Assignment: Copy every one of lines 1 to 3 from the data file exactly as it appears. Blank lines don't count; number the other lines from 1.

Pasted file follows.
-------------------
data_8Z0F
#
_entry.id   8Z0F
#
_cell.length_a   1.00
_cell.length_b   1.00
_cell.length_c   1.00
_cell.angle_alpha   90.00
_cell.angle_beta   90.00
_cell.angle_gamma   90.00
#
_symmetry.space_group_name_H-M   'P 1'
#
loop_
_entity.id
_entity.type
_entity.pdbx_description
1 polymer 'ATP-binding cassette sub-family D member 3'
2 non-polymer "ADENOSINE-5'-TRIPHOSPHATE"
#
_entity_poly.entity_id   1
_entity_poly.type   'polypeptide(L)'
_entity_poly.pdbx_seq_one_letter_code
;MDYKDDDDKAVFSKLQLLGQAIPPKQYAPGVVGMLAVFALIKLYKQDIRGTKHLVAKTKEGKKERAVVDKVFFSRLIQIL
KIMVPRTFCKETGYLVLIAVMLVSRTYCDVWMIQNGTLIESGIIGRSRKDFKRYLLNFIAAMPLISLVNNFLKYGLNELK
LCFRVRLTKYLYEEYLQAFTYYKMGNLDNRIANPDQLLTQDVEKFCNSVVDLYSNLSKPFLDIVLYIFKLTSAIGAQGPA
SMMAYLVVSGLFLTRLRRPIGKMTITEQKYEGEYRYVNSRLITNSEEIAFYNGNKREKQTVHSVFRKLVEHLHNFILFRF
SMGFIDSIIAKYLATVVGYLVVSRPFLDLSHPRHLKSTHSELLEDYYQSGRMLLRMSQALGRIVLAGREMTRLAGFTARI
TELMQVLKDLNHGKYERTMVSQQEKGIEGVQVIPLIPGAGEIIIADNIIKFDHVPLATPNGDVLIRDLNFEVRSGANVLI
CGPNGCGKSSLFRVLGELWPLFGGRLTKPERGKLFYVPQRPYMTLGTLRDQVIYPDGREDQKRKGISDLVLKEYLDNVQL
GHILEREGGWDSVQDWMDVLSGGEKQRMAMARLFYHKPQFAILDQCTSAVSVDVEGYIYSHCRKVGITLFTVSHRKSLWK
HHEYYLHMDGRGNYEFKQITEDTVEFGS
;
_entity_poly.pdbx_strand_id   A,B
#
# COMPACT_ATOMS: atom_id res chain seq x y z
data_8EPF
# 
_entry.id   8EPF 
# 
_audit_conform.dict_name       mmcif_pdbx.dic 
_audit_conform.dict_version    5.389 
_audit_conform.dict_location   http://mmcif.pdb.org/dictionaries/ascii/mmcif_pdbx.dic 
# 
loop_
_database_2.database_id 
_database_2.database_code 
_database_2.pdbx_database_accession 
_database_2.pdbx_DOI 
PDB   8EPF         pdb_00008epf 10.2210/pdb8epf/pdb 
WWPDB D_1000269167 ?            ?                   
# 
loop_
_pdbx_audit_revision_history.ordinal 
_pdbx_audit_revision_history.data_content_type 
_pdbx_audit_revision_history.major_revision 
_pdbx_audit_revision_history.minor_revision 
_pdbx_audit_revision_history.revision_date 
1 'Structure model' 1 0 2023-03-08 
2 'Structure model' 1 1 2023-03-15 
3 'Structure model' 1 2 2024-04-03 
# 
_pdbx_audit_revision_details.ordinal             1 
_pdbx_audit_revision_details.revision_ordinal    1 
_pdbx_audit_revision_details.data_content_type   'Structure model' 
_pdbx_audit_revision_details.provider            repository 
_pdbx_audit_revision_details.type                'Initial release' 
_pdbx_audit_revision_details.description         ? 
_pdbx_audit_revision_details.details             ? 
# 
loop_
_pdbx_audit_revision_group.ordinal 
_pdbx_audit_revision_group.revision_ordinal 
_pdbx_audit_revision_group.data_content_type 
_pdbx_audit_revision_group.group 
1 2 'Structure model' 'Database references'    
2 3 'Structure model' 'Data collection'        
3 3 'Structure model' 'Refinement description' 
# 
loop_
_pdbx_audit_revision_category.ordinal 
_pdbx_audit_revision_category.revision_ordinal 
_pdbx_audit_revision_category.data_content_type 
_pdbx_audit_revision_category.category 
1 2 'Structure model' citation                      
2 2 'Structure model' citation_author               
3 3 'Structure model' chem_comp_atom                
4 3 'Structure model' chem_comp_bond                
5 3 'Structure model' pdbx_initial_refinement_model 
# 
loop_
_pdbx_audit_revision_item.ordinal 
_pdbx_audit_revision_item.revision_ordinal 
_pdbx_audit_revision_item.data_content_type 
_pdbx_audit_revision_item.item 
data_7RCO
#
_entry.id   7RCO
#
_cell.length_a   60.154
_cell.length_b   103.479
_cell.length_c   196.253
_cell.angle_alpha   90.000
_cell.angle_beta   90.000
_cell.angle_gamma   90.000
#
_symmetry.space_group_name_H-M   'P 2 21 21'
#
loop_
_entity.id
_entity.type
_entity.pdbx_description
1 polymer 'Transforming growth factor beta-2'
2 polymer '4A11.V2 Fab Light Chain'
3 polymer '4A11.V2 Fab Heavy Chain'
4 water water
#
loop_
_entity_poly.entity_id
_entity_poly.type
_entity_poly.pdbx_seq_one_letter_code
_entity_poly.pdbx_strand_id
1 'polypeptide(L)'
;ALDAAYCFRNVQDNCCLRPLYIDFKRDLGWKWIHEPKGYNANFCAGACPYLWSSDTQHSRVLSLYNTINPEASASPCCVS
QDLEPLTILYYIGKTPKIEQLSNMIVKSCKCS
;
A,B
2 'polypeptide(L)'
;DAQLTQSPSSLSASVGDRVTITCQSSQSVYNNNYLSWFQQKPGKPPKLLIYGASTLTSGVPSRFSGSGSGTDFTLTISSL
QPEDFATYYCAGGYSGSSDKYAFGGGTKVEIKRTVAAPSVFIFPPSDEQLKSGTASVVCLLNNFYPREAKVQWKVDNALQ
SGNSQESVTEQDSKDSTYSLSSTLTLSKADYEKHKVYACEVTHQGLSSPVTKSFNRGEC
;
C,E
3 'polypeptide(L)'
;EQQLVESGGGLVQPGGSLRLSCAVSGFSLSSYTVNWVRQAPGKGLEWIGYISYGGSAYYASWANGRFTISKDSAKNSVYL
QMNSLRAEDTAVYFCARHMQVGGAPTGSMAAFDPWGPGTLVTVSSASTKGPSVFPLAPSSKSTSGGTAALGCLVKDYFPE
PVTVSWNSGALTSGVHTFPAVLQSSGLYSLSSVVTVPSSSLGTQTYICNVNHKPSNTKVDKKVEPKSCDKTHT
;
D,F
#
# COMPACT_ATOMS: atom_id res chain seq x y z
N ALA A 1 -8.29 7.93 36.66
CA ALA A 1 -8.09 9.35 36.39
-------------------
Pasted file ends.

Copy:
data_8Z0F
#
_entry.id   8Z0F